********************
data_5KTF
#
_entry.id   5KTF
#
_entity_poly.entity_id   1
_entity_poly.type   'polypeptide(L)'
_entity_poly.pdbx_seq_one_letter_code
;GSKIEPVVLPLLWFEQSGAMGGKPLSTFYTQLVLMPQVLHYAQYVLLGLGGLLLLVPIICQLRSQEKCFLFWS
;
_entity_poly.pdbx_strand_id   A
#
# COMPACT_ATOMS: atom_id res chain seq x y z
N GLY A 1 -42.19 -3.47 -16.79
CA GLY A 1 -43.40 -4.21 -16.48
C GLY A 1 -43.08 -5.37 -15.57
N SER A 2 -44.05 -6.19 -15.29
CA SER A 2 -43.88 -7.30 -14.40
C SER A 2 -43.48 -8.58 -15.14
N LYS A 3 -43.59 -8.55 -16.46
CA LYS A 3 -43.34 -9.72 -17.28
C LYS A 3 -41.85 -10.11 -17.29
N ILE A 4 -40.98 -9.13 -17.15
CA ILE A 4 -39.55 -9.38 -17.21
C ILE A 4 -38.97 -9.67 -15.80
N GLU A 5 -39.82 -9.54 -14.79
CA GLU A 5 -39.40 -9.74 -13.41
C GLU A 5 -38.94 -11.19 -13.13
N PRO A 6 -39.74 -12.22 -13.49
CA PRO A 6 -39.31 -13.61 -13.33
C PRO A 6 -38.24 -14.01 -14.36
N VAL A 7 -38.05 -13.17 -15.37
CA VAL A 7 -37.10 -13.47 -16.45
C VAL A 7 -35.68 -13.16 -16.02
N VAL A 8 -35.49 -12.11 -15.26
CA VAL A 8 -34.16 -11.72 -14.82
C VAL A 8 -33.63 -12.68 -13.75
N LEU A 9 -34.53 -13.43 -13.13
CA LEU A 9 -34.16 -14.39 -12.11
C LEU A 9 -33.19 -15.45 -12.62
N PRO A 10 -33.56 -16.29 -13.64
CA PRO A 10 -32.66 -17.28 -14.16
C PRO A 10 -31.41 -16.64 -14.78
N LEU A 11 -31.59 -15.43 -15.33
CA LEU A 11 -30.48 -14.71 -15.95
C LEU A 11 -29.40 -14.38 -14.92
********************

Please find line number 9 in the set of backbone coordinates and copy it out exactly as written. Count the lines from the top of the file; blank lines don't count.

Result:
;